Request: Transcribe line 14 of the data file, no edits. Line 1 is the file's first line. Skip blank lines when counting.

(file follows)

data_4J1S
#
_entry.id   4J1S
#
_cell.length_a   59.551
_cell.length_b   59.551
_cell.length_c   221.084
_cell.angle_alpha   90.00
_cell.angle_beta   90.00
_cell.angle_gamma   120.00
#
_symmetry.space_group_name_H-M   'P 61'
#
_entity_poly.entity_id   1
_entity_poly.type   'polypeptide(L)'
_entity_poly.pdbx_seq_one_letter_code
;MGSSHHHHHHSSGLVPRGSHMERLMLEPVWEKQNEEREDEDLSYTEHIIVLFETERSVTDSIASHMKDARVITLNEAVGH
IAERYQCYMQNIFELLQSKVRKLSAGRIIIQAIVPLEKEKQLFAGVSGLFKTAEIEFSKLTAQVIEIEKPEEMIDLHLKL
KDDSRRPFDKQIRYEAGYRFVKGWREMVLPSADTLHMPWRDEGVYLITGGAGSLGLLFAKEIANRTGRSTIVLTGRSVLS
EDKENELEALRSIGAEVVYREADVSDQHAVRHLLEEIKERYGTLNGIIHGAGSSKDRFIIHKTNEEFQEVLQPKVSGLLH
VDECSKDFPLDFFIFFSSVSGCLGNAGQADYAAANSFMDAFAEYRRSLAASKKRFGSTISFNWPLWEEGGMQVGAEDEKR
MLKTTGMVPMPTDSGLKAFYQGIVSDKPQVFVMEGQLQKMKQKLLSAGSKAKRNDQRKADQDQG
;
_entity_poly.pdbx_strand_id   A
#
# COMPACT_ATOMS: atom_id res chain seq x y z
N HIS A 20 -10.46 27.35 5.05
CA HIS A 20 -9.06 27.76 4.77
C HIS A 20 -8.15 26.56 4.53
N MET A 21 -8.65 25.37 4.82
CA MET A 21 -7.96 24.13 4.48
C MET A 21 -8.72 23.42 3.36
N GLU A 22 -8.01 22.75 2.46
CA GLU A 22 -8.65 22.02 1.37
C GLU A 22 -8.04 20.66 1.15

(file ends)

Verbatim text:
_entity_poly.entity_id   1